Synopses & Reviews
When theres nowhere to go but up, why bother going anyplace at all?
Fourteen-year-old Trisha Driscoll is a hungry machine, taking in her hometown of Mogsfield, Massachusetts – a place that has shamelessly surrendered to neon signs, theme restaurants, and cookie-cutter chain stores. Cynical but naive, Trisha observes the disappointing world from the ignored perspective of a teenager: creepy guys, the unfathomable sadness of the elderly, illegal tattoos, and the wild kingdom of mall culture.
After being hired and abruptly fired from the most popular shop at the absurd and kaleidoscopic Square One Mall, Trisha finds herself linked up with a chain-smoking, physically stunted mall rat named Rose, and her life shifts into manic overdrive.
A whirlwind exploration of poverty and dropouts, Rose of No Mans Land is the world according to Trisha–a furious love story between two weirdo girls, brimming with snarky observations and soulful wonderings on the dazzle-flash emptiness of contemporary culture.
"Tea follows up her Lambda Award winning San Francisco prostitution memoir, Valencia (2000), her sporadically transcendent collected poems, The Beautiful (2003), and last year's graphic novel, Rent Girl (now in development for TV), with this inspired queer bildungsroman. In Trisha Driscoll, Tea has developed an unreliable narrator who stands on her own. Trisha is a doughy, alcoholic 10th-grade denizen of Mogsfield, Mass., a fictional white trash nowhere. Her father is long gone; her mother, owing to psychosomatic back problems, does not leave the couch; her mother's boyfriend, Donnie, enters the kitchen only to make ramen; her younger sister, Kristy, is obsessed with launching herself onto reality TV and constantly films the family dysfunctioning around her. The first half of the novel establishes Trisha's grim bedroom-to-mall despair. In the second, a new friend, Rose, a fry cook who looks 12 appears, and the two go on a crystal meth fueled adventure with blissful highs and crashing lows. Tea is brilliant in making the stakes for Trisha abundantly clear as she discovers sex (and, concurrently, her sexuality), drugs and the emotional gains and losses attendant to each. Add in minor characters like the never-seen but oft-discussed Kim Porciatti and various dumb guys in cars, and you have a postmillennial, class-adjusted My So-Called Life." Publishers Weekly (Starred Review) (Copyright Reed Business Information, Inc.)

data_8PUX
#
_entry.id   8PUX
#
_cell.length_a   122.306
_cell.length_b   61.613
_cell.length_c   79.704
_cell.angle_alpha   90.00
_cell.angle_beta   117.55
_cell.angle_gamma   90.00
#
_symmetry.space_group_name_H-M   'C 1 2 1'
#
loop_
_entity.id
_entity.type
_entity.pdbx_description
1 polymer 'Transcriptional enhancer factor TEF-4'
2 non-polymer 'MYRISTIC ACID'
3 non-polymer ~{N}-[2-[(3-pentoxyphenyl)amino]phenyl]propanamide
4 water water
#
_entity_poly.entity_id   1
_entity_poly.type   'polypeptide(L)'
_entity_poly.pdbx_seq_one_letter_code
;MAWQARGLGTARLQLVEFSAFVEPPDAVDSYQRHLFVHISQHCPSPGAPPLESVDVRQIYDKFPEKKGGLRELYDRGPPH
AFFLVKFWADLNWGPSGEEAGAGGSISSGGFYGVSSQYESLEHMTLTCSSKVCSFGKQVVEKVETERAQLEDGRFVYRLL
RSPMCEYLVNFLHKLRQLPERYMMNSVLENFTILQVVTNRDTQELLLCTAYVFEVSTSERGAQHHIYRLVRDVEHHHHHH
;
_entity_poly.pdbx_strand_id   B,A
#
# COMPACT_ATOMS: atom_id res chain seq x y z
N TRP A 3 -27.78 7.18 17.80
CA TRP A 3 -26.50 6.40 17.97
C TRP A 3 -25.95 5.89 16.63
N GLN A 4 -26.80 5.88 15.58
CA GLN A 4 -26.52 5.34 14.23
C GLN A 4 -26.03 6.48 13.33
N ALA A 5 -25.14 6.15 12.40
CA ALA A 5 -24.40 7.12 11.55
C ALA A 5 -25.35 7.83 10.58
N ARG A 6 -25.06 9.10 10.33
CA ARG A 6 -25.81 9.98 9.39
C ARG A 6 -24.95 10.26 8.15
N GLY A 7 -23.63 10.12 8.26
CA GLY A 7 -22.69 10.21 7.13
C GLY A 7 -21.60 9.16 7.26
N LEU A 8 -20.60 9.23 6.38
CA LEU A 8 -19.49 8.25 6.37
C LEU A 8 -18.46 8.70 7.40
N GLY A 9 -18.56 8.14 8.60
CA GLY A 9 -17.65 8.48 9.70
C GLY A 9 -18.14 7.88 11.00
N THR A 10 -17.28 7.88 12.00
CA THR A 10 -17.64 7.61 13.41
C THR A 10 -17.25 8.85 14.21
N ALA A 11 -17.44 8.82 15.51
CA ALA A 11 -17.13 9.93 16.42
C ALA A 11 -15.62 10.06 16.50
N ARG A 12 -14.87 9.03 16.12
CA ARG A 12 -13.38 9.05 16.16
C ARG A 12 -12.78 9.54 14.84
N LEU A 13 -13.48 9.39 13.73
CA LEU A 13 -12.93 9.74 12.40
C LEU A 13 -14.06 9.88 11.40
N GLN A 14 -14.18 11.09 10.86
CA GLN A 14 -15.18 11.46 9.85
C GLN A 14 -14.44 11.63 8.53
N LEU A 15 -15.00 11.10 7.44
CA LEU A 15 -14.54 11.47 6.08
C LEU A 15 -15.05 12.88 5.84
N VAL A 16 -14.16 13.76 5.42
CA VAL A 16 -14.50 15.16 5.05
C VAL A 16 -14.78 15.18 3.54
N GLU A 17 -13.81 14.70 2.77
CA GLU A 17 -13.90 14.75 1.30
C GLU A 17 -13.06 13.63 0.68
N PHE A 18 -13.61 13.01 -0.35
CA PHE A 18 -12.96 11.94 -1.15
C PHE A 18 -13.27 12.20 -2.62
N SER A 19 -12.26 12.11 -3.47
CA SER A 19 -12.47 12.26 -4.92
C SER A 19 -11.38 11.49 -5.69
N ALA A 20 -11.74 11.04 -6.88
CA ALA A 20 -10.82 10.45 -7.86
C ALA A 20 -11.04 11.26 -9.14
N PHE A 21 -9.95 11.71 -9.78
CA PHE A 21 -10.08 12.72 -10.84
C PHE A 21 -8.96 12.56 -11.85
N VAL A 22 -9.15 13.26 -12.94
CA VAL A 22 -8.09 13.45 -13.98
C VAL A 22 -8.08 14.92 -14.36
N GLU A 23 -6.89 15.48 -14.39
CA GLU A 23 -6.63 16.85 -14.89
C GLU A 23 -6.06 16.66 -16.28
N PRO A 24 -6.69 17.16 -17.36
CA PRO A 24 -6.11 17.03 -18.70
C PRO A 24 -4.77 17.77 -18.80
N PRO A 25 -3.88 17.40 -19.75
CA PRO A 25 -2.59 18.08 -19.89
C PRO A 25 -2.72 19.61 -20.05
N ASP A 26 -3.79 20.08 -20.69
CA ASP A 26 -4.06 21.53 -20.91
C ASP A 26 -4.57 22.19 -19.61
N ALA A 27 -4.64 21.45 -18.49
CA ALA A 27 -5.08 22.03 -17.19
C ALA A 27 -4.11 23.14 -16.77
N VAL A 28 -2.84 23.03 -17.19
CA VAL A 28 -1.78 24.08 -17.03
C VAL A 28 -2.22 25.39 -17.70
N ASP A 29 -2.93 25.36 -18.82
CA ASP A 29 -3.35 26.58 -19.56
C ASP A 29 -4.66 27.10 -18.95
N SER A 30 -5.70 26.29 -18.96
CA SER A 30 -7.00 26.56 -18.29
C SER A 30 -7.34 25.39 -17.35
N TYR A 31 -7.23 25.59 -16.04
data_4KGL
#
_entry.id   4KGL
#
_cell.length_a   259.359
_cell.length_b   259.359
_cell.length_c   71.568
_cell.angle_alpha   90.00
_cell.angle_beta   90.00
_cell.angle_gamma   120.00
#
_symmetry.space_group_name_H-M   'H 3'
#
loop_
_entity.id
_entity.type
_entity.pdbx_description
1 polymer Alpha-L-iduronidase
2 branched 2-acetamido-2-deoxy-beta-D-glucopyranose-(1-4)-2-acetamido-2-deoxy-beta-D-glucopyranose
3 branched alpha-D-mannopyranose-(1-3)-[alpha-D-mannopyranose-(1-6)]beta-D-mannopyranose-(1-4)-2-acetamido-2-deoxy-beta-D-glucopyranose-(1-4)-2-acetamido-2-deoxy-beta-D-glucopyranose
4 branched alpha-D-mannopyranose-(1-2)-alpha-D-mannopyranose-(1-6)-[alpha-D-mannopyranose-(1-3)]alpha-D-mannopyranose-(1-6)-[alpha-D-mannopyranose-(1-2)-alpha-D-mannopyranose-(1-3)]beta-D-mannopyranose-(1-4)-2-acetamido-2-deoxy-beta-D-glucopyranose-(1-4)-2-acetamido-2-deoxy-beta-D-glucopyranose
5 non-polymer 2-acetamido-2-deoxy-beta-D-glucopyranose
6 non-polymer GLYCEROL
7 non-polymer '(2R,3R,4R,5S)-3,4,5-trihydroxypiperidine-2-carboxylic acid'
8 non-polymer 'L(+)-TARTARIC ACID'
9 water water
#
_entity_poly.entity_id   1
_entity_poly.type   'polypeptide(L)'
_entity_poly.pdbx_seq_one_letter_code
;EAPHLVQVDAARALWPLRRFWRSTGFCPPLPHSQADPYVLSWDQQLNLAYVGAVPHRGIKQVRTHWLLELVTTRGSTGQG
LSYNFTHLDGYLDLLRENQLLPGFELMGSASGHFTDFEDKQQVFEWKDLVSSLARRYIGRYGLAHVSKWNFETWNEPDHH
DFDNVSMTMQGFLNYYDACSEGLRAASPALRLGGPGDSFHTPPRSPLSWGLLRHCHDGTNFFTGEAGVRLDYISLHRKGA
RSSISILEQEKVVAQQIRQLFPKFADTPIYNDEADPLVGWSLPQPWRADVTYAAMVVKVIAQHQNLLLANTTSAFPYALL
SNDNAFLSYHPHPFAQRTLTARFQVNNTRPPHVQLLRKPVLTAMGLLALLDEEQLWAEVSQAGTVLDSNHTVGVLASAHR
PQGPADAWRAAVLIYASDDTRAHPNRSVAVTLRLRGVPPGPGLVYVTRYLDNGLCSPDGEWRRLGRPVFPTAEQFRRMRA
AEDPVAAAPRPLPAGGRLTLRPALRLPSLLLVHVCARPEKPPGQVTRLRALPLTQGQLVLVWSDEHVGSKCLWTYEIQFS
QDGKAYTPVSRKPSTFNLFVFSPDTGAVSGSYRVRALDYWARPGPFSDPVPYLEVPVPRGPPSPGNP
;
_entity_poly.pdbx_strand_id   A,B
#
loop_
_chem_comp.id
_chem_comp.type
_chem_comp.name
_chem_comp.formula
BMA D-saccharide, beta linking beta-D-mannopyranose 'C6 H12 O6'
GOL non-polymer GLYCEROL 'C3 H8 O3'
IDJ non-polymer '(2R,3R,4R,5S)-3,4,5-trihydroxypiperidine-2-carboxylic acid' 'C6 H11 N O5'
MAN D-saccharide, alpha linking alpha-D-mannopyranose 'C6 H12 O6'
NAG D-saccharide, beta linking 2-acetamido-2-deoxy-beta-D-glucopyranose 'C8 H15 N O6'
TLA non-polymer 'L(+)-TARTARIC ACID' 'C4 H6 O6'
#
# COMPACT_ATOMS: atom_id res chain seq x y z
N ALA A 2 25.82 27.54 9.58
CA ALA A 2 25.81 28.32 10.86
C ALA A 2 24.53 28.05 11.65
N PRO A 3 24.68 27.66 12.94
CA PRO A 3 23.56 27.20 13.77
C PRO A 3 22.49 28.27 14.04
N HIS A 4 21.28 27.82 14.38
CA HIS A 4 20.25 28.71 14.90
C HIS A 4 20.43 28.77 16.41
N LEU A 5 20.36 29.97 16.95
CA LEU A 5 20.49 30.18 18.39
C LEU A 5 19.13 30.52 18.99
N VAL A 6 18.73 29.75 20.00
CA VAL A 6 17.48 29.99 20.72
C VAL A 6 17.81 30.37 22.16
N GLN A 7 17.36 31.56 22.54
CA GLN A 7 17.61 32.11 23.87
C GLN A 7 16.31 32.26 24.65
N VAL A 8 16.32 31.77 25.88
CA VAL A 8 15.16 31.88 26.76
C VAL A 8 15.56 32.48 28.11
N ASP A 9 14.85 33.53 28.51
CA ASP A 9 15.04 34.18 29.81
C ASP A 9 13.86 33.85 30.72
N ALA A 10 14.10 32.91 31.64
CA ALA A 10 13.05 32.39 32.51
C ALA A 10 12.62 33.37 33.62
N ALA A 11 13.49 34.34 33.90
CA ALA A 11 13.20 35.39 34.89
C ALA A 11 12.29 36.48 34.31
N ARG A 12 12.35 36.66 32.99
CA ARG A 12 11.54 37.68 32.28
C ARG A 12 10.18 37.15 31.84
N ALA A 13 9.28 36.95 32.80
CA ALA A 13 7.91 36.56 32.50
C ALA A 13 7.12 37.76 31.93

A whirlwind exploration of poverty and dropouts, "Rose of No Man's Land" is the world according to Trisha--a furious love story between two weirdo girls, brimming with snarky observations and soulful wonderings on the dazzle-flash emptiness of contemporary culture.
About the Author
Michelle Tea lives in San Francisco, where she is beloved for her writing, her spoken word, and her innovative arts organization that brought the world Sister Spit. Her published books include Rent Girl, The Chelsea Whistle, and Valencia. She loves – like, really loves–beauty products.